9 The same Spirit gives great faith to another, and to someone else the one Spirit gives the gift of healing. 10 He gives one person the power to perform miracles, and another the ability to prophesy. He gives someone else the ability to discern whether a message is from the Spirit of God or from another spirit. Still another person is given the ability to speak in unknown languages, while another is given the ability to interpret what is being said.

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{Illustration: Brimstone Hill}

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The obvious question is, how did I know that what I felt was from God and not something that I subconsciously decided would be a cool thing to do?

In my experience, when God communicates with me, it is like getting a bunch of lemons.

  • Using God’s instructions I can make lemon juice, some pulp and some lemon zest.

  • I can also get some sugar, some water, a big pot, some sweeteners, a heat source and a stirring spoon and make lemonade.

  • I can make lemon squares or lemon cake.

  • Or I can get some paprika, ground pepper, rock salt, and Old Bay, mix it with yellow mustard, lemon juice, lemon pulp, lemon zest and make a marinade for roasted chicken or baked ham.

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In my experience, I never received instructions that told me specifics like, “Here is a lemon. Make juice, make pulp and make zest.” In other words, when I feel the Holy Spirit nudging me, what I am being nudged towards is usually a bit more challenging. It takes a period of trial and error and CONFIRMATION from the Holy Spirit to discern exactly what I am being nudged towards.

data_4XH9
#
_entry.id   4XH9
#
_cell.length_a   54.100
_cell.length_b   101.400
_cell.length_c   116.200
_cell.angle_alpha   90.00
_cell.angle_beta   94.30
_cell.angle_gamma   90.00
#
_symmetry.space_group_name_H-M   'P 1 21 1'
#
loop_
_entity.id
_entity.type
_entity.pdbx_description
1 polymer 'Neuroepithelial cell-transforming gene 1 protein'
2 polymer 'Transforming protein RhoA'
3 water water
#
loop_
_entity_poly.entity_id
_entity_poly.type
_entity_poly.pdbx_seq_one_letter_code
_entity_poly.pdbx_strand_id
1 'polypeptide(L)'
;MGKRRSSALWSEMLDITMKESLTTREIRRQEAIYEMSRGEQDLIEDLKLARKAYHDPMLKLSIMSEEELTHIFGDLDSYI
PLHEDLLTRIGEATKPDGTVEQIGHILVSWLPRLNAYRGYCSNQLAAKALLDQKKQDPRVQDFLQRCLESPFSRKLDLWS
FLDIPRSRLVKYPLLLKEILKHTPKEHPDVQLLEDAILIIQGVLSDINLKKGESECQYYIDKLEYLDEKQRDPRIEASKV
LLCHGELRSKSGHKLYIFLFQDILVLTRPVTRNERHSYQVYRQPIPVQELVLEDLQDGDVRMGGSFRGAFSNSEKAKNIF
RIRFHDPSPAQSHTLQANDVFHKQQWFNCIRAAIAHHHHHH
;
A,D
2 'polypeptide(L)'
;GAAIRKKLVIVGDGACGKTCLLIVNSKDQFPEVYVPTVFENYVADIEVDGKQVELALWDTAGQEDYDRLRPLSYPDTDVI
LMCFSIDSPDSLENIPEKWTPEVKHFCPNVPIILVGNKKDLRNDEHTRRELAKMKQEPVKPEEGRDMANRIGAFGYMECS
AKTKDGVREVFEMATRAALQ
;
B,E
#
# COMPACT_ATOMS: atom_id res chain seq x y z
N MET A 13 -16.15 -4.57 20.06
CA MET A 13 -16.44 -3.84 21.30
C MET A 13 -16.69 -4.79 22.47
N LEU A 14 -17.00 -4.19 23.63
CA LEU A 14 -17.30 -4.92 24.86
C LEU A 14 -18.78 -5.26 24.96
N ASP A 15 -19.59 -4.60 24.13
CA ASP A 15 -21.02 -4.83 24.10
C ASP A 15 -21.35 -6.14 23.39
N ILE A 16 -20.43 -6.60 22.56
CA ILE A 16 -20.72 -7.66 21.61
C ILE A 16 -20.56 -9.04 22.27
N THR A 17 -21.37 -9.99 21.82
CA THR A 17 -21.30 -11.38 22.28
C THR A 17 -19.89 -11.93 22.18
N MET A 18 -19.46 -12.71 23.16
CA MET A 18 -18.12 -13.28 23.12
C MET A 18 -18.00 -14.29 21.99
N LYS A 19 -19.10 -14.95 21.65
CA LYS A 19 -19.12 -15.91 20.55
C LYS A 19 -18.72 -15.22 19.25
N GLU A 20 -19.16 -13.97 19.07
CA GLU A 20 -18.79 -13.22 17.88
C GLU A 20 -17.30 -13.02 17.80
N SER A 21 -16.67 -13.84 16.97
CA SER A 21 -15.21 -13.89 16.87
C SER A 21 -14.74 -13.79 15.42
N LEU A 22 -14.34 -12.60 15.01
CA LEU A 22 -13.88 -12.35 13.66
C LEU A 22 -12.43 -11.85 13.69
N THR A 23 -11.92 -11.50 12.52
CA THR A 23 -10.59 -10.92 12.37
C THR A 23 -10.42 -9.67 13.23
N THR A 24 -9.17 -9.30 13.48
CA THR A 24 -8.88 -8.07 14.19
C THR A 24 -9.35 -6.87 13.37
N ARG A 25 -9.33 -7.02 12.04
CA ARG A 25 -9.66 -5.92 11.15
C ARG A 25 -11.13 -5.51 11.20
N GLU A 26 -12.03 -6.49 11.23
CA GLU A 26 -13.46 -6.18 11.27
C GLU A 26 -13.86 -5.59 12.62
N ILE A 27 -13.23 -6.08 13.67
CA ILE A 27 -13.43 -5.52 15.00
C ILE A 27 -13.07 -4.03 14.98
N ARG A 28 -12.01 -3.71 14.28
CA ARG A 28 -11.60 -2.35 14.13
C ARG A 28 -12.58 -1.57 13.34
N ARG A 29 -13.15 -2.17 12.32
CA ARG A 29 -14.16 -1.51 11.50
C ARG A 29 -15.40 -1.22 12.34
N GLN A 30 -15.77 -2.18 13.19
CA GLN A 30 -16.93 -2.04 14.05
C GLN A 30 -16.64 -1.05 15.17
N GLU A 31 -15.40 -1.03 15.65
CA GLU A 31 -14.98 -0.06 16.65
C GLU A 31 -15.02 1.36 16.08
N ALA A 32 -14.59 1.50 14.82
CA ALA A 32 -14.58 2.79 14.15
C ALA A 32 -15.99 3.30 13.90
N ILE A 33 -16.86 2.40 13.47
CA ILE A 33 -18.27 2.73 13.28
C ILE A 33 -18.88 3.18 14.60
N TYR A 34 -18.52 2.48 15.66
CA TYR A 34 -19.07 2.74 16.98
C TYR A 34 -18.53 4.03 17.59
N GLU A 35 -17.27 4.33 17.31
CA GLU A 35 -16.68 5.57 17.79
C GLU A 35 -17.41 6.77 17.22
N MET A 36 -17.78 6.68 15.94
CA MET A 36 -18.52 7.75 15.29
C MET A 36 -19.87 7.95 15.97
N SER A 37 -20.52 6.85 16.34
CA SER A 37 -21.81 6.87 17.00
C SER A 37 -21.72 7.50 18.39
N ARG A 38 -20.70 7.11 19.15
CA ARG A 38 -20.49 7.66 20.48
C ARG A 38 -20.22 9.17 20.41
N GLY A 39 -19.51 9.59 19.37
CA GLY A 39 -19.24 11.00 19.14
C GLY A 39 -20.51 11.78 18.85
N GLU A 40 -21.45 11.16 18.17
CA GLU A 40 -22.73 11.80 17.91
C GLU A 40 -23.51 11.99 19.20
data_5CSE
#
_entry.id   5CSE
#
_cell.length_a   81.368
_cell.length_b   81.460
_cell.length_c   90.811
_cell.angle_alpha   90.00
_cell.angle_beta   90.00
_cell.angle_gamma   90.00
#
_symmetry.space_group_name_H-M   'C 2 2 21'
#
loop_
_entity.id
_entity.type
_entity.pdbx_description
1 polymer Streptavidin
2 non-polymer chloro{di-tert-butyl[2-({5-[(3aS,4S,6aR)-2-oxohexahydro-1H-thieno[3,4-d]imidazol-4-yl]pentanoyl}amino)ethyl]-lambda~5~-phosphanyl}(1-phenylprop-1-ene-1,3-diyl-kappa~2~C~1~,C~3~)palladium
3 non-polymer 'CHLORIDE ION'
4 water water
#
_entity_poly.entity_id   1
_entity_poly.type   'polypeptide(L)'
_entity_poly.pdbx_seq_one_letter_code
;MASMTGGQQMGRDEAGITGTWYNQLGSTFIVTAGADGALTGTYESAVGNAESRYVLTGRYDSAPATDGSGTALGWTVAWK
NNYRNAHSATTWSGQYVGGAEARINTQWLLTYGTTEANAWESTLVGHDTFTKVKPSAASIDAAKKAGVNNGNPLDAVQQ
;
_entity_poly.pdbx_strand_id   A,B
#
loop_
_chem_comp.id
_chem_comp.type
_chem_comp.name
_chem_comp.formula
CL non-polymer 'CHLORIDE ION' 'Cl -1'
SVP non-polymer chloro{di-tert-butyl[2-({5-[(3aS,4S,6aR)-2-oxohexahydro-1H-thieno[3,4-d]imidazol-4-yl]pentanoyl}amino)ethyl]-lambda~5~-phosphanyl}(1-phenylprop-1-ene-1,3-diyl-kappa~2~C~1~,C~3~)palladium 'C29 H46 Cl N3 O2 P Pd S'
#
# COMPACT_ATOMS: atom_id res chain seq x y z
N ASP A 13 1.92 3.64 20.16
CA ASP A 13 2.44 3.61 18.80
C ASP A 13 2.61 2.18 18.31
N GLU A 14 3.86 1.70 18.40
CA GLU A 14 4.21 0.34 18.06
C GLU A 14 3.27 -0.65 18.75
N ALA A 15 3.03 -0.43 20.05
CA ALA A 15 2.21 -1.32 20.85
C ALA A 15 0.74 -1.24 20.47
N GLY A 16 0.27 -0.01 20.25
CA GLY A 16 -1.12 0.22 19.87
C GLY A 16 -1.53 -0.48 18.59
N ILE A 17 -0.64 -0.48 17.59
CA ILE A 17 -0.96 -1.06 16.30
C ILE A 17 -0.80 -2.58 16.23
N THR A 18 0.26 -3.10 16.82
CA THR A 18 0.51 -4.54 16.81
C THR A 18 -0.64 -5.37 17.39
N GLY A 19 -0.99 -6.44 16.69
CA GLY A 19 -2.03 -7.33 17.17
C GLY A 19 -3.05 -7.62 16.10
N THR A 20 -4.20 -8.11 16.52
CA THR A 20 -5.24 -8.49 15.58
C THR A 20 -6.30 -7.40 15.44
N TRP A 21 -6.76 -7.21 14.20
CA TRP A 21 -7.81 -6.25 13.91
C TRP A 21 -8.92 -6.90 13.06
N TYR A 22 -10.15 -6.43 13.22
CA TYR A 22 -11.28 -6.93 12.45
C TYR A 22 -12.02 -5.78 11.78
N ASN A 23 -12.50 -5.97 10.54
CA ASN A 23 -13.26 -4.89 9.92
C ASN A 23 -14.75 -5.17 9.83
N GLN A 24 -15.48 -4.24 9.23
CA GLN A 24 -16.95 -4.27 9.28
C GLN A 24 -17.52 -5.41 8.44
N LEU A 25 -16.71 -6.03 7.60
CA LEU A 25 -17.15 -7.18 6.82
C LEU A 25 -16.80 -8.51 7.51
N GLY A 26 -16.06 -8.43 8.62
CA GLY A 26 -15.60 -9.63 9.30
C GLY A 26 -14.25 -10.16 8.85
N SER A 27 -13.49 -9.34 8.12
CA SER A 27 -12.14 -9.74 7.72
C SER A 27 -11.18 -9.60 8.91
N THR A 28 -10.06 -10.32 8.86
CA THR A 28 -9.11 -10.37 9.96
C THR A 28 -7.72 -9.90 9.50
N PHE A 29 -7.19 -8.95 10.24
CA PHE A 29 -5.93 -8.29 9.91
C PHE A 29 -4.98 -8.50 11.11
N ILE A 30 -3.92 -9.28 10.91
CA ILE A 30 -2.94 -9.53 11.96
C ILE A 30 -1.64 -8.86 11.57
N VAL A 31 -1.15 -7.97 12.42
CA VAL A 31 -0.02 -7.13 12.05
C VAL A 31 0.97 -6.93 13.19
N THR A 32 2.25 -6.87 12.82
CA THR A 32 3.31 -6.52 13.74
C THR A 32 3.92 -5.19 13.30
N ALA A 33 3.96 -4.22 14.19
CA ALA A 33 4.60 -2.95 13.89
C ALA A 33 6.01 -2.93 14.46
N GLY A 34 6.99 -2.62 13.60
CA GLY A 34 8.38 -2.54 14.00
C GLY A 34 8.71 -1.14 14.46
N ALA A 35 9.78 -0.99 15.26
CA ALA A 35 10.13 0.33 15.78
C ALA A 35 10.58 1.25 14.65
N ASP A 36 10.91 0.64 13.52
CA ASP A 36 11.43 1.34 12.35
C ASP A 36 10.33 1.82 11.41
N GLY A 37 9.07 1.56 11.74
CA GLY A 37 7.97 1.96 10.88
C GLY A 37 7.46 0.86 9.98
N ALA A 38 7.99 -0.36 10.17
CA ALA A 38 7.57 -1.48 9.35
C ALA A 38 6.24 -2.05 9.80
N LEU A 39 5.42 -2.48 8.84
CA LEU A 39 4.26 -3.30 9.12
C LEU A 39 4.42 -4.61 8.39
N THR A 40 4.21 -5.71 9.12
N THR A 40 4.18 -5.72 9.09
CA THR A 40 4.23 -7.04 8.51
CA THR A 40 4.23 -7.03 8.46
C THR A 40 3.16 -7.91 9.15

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That period of discernment is a period of prayer, listening to God and figuring out what it is exactly that the Holy Spirit wants me to do. {Example: Some people also add fasting to this list, I have never felt a call to fast.}

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To discern exactly what the Holy Spirit was telling me to do on Brimstone Hill, I started with the Thanksgiving service. Bishop Tilghman and I had planned this service earlier, and the message was to be about what Thanksgiving means to me as a first generation immigrant to the United States. As I was writing this sermon AFTER my Brimstone Hill experience, it touched some of my personal and emotional wounds, and until the last moment that I stepped to the pulpit of The Potter’s House Ministries I was not sure that I had the courage or stamina to preach that sermon; it was too close to my soul. That message took a lot to write and even more to deliver.

Confirmation from the Holy Spirit came in the response from the congregation. {Illustration}

When we receive instructions from the Holy Spirit, here is what I think are some of the common aspects of communication from God.

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1) When we follow the Holy Spirit’s instructions, our resulting actions always glorify God (not elevate our status or boost our egos).

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2) When we follow the Holy Spirit’s instructions, we are always challenged to step out on faith.